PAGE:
Sierra Leone Telegraph: 27 September 2019:
Yesterday, Thursday, 26th September 2019, in New York the president of Sierra Leone – Julius Maada Bio, delivered a wide ranging address at the 74th Session of the United Nations General Assembly, where he spoke about the progress Sierra Leone has made in its stride to achieving economic and social progress, since he was elected president over a year ago.
This is what he said:
Mr. President, Colleague Heads of State and Government, Distinguished Ladies and Gentlemen, I congratulate you Mr. President, on your assumption of the responsibility to steer the work of the Seventy-Fourth Session of the General Assembly. I assure you of Sierra Leone’s full support during your tenure.
I applaud Her Excellency Madam Fernanda Espinosa Garces of Ecuador, for the effective manner in which she conducted the previous session. I commend Secretary-General Antonio Gutteres for his overall dedication and commitment to the work of the Organization, including his efforts in advancing the urgent need to address Climate Change.
We commit in prayer, memories of the late President Robert Gabriel Mugabe. He was a dedicated pan-Africanist whose pursuit of African integration, cooperation and solidarity shall forever remain in our minds and hearts.
Mr. President, the theme for this year, “Galvanizing multilateral efforts for poverty eradication, quality education, climate action and inclusion,” builds on commitments we made over the years. The issues are at the heart of the 2030 Agenda for Sustainable Development.
We therefore commend you for the timely choice of a theme that resonates with the aspirations of the people whom we all represent.
Mr. President, Sierra Leone supports the principle of collective engagement in both the prevention and settlement of conflicts and disputes, as well as the Secretary-General’s reform agenda in sustaining peace in all its facets, including the efforts to reform peacekeeping.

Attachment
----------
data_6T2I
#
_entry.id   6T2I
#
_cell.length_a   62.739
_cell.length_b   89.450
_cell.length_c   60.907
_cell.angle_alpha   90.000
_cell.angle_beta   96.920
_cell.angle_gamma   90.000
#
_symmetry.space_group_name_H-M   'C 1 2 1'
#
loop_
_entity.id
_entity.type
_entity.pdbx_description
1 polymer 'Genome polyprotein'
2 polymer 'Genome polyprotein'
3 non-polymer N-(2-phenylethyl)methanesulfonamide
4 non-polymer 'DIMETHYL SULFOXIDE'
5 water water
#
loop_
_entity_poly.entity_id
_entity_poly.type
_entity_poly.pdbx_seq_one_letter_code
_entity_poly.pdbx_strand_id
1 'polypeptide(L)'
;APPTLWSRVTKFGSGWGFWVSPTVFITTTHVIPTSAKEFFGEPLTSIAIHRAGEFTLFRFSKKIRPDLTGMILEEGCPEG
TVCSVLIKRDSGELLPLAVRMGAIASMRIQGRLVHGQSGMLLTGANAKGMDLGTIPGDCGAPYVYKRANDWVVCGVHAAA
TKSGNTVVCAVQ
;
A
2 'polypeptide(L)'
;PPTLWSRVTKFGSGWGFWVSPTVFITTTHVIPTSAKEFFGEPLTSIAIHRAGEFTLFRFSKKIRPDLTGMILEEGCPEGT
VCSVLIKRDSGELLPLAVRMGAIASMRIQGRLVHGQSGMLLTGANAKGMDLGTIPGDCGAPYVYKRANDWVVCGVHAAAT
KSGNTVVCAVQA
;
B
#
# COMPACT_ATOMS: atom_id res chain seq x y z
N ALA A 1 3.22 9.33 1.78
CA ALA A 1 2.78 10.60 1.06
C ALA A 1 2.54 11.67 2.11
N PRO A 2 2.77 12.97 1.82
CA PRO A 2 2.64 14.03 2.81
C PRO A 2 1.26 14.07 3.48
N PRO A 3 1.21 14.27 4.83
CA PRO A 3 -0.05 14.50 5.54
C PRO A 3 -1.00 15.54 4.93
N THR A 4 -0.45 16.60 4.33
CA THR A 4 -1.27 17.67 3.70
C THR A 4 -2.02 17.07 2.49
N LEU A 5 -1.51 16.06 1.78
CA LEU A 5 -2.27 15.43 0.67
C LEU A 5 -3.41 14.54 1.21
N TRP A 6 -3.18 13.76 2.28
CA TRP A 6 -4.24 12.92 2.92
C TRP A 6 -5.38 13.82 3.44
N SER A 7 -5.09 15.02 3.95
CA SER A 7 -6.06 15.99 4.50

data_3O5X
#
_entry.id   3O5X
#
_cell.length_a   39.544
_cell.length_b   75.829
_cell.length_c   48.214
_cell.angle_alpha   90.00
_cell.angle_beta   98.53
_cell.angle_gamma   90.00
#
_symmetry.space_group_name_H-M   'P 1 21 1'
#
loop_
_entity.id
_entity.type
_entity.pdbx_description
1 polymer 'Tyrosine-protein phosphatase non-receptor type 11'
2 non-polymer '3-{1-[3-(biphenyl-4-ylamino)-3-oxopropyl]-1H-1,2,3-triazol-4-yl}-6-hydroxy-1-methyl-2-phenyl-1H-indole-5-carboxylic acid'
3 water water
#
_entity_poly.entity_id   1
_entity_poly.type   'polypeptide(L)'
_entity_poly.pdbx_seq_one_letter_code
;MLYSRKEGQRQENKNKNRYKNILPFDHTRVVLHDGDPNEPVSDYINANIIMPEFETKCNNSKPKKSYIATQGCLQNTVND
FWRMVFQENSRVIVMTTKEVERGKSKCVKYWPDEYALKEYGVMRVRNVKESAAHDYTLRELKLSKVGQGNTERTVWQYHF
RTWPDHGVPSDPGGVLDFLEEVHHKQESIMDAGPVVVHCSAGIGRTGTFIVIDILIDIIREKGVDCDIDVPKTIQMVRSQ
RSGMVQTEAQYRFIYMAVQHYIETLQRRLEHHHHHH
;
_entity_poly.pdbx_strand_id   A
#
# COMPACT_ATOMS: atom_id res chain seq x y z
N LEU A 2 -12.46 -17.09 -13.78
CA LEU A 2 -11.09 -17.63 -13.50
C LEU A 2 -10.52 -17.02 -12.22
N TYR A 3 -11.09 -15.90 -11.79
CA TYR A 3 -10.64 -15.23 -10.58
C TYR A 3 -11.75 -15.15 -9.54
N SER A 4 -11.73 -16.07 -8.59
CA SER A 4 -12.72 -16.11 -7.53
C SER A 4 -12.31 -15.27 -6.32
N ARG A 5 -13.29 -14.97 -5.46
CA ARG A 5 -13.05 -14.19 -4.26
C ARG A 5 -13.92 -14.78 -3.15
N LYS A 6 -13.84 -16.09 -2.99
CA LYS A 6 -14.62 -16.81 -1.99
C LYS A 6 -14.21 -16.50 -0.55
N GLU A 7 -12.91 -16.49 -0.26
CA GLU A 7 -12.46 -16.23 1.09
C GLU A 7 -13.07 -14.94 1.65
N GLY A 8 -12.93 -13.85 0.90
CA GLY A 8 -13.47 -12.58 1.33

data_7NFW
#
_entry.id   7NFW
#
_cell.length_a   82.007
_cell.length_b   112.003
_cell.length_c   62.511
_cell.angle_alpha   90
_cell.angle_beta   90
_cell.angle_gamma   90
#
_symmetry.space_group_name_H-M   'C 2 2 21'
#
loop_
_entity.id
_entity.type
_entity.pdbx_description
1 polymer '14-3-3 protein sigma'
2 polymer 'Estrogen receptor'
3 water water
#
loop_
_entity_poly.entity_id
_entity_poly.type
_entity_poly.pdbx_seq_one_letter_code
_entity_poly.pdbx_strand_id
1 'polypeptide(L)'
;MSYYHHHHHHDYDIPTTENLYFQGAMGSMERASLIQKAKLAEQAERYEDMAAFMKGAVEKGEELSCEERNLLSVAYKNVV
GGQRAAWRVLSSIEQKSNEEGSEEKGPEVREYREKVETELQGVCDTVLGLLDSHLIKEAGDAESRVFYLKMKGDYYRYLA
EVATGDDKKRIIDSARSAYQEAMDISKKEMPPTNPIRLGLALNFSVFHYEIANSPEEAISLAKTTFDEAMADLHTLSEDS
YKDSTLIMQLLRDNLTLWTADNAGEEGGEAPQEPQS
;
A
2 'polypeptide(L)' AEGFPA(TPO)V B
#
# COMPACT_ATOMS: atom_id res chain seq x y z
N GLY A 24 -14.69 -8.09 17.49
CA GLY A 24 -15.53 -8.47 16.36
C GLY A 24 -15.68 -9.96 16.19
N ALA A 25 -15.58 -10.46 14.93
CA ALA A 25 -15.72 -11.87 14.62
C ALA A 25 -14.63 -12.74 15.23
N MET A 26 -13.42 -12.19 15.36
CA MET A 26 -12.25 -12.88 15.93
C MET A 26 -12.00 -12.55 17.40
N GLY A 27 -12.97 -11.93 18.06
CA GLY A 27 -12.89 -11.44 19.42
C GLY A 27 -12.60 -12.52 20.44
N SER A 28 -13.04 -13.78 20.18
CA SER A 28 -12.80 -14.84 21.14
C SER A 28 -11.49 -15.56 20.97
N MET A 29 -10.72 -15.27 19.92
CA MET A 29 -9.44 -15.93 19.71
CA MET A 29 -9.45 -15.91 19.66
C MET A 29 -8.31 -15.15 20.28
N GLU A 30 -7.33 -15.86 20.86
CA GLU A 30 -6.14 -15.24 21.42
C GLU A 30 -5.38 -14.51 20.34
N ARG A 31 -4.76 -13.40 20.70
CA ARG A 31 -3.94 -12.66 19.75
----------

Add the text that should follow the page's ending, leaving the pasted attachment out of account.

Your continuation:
As a Troop and Police Contributing Country, Sierra Leone’s active participation in peacekeeping operations demonstrates our firm commitment to the promotion and maintenance of international peace and security. Let me reiterate this firm commitment to continue to contribute our fair share to maintaining world peace.
Mr. President, the need for Security Council reform is urgent and imperative. Our historic pledge to the early reform of the Security Council as an essential element of our overall effort to reform the United Nations must be upheld and implemented without further delay.
The legitimacy and effectiveness of the Security Council’s decisions, as well as the relevance of the United Nations, will continue to be questioned if urgent action is not taken to make the Council more broadly representative. Africa remains to be the only region without representation in the permanent category of the Security Council, and is also under-represented in the Non-permanent category.
In this context, Africa’s demand for two Permanent seats with all the rights and prerogatives of current members, including the right of veto, and two additional Non-permanent seats is a matter of common justice and the right to have an equal say in decision-making on issues pertaining to international peace and security. This long-standing injustice and imbalance perpetuated in the present configuration of the Security Council should be of grave concern to us all, which ought to be addressed.
As the Coordinator of the African Union Committee of Ten Heads of State and Government on the reform of the United Nations Security Council, we are convinced that this reform should address the long-standing injustice and imbalance in the present configuration of the Council.
We believe that the prevailing geopolitical realities are compelling for a comprehensive reform of the Security Council to make way for equitable geographic representation. Africa’s patience is being tested. We therefore urge this Assembly to collectively support our urgent call for Africa’s representation in the Security Council, as espoused in the Ezulwini Consensus and Sirte Declaration.